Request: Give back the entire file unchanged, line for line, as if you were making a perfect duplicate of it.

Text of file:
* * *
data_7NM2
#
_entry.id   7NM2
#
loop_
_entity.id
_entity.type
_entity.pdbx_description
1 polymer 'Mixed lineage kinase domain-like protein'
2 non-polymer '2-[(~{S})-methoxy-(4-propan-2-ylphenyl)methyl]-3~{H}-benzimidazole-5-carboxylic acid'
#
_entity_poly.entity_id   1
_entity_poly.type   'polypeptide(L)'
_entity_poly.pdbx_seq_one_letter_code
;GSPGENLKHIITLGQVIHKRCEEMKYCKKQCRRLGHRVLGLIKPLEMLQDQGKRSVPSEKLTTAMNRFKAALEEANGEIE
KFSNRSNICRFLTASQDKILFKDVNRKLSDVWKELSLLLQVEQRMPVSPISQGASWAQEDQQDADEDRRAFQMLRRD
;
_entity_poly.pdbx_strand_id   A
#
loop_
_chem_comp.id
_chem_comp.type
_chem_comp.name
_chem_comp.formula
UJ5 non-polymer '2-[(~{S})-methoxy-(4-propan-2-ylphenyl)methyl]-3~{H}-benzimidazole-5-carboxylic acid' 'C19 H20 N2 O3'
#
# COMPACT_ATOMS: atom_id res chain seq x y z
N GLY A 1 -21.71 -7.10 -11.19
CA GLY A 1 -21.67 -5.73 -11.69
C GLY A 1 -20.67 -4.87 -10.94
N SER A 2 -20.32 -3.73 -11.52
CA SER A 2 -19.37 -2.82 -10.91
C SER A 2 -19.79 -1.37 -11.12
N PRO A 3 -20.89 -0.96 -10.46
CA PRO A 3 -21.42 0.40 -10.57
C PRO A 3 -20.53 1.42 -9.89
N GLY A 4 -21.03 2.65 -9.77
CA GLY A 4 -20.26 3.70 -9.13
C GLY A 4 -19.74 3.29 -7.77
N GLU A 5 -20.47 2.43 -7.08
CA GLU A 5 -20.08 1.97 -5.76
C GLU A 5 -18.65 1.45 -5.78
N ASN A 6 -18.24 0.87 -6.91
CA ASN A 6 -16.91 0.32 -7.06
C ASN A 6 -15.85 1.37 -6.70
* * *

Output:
data_7NM2
#
_entry.id   7NM2
#
loop_
_entity.id
_entity.type
_entity.pdbx_description
1 polymer 'Mixed lineage kinase domain-like protein'
2 non-polymer '2-[(~{S})-methoxy-(4-propan-2-ylphenyl)methyl]-3~{H}-benzimidazole-5-carboxylic acid'
#
_entity_poly.entity_id   1
_entity_poly.type   'polypeptide(L)'
_entity_poly.pdbx_seq_one_letter_code
;GSPGENLKHIITLGQVIHKRCEEMKYCKKQCRRLGHRVLGLIKPLEMLQDQGKRSVPSEKLTTAMNRFKAALEEANGEIE
KFSNRSNICRFLTASQDKILFKDVNRKLSDVWKELSLLLQVEQRMPVSPISQGASWAQEDQQDADEDRRAFQMLRRD
;
_entity_poly.pdbx_strand_id   A
#
loop_
_chem_comp.id
_chem_comp.type
_chem_comp.name
_chem_comp.formula
UJ5 non-polymer '2-[(~{S})-methoxy-(4-propan-2-ylphenyl)methyl]-3~{H}-benzimidazole-5-carboxylic acid' 'C19 H20 N2 O3'
#
# COMPACT_ATOMS: atom_id res chain seq x y z
N GLY A 1 -21.71 -7.10 -11.19
CA GLY A 1 -21.67 -5.73 -11.69
C GLY A 1 -20.67 -4.87 -10.94
N SER A 2 -20.32 -3.73 -11.52
CA SER A 2 -19.37 -2.82 -10.91
C SER A 2 -19.79 -1.37 -11.12
N PRO A 3 -20.89 -0.96 -10.46
CA PRO A 3 -21.42 0.40 -10.57
C PRO A 3 -20.53 1.42 -9.89
N GLY A 4 -21.03 2.65 -9.77
CA GLY A 4 -20.26 3.70 -9.13
C GLY A 4 -19.74 3.29 -7.77
N GLU A 5 -20.47 2.43 -7.08
CA GLU A 5 -20.08 1.97 -5.76
C GLU A 5 -18.65 1.45 -5.78
N ASN A 6 -18.24 0.87 -6.91
CA ASN A 6 -16.91 0.32 -7.06
C ASN A 6 -15.85 1.37 -6.70